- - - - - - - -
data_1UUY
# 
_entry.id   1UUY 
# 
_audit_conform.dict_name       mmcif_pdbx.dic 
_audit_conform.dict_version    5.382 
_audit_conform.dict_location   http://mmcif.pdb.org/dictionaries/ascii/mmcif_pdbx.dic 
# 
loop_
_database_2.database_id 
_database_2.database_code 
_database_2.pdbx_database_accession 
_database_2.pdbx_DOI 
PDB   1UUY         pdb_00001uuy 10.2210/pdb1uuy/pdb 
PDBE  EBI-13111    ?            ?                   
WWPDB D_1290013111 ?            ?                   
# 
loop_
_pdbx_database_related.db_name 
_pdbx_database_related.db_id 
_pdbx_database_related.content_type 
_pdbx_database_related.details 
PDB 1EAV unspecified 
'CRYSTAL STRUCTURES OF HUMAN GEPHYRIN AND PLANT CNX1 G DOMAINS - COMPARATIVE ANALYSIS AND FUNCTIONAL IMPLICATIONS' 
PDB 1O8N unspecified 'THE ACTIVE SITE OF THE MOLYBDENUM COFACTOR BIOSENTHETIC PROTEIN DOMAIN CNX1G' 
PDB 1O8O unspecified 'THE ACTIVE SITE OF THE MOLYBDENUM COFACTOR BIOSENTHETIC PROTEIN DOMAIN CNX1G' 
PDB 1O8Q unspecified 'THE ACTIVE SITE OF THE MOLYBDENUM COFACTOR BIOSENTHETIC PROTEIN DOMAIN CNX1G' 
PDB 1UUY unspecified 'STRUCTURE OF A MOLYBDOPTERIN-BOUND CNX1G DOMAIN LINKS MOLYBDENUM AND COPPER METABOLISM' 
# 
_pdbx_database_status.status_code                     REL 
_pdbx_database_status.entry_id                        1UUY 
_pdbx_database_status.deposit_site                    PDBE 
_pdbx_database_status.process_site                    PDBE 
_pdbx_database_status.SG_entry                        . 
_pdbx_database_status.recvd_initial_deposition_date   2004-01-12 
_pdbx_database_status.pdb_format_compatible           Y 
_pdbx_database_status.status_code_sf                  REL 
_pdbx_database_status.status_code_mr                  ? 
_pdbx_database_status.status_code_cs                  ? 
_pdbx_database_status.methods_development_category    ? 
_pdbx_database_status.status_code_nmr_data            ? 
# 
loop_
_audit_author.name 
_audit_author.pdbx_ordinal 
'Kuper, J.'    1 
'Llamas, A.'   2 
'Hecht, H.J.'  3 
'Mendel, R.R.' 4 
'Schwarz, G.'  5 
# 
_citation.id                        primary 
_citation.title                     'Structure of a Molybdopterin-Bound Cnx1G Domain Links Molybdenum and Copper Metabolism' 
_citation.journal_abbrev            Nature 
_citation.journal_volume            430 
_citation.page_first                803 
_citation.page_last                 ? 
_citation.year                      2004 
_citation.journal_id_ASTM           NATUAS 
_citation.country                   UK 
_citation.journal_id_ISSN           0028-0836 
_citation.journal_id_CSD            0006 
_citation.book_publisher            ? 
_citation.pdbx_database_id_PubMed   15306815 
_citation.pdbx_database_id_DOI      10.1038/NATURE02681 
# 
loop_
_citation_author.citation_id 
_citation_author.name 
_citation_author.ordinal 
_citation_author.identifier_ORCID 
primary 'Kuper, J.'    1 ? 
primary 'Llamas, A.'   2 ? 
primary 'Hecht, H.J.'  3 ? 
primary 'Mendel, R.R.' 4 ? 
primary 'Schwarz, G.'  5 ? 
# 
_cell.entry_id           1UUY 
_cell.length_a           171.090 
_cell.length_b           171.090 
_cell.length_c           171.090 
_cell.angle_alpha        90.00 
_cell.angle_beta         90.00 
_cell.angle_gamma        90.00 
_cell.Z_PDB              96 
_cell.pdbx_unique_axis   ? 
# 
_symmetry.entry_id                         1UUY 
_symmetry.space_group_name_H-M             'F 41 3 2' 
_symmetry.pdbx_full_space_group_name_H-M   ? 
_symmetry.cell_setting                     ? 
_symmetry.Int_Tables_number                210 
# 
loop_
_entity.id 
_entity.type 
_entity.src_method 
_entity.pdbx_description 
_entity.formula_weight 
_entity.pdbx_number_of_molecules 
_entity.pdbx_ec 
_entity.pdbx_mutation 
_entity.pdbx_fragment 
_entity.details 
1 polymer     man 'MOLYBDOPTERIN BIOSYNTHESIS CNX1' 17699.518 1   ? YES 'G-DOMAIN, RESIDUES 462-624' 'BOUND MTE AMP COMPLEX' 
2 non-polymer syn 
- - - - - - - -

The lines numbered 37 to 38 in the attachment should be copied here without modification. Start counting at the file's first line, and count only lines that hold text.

_pdbx_database_status.status_code_sf                  REL 
_pdbx_database_status.status_code_mr                  ? 